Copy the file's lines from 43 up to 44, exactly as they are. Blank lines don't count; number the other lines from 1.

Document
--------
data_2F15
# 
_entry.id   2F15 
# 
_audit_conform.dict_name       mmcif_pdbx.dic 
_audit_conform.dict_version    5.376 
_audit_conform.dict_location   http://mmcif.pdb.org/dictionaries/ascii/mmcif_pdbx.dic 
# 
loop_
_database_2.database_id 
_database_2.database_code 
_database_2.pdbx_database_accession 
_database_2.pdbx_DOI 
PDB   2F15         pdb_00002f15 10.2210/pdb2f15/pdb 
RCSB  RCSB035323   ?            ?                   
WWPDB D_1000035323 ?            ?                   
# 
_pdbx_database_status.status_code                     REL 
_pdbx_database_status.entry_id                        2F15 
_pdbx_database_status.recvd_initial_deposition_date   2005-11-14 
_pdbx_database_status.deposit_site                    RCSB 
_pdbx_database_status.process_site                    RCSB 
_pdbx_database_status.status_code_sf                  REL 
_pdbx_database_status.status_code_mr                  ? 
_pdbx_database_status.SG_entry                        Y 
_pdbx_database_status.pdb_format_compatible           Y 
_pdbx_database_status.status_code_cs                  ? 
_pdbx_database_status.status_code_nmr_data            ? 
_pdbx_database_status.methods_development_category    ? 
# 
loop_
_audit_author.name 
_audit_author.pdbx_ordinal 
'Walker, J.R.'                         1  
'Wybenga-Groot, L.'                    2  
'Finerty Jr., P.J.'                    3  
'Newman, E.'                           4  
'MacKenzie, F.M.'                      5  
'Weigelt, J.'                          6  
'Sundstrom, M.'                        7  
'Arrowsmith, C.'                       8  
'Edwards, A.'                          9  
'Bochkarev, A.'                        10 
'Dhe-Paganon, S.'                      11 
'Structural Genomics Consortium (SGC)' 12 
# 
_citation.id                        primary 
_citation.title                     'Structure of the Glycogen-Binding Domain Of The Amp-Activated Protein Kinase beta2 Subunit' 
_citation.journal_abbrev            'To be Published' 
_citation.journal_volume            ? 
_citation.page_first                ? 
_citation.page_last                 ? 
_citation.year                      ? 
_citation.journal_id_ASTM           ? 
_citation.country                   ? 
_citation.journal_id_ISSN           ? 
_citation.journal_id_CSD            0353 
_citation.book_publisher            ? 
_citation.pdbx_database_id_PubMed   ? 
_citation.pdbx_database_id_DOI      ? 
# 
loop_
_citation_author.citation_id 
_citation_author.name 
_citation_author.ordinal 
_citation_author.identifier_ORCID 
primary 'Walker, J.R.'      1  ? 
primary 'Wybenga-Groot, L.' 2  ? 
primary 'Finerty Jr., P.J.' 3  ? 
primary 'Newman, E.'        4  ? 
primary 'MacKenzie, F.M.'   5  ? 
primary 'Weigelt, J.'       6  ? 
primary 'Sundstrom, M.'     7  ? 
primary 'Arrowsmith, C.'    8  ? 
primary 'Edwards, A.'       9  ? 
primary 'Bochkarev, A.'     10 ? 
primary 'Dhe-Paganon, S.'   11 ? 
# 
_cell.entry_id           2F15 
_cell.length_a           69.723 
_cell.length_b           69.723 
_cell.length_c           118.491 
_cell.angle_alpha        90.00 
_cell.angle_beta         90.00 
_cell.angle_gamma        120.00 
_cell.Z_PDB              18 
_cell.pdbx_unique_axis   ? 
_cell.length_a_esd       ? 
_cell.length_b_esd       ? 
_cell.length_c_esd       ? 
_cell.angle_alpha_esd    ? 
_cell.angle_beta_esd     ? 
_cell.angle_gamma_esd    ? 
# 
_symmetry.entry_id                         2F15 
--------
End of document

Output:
'Bochkarev, A.'                        10 
'Dhe-Paganon, S.'                      11 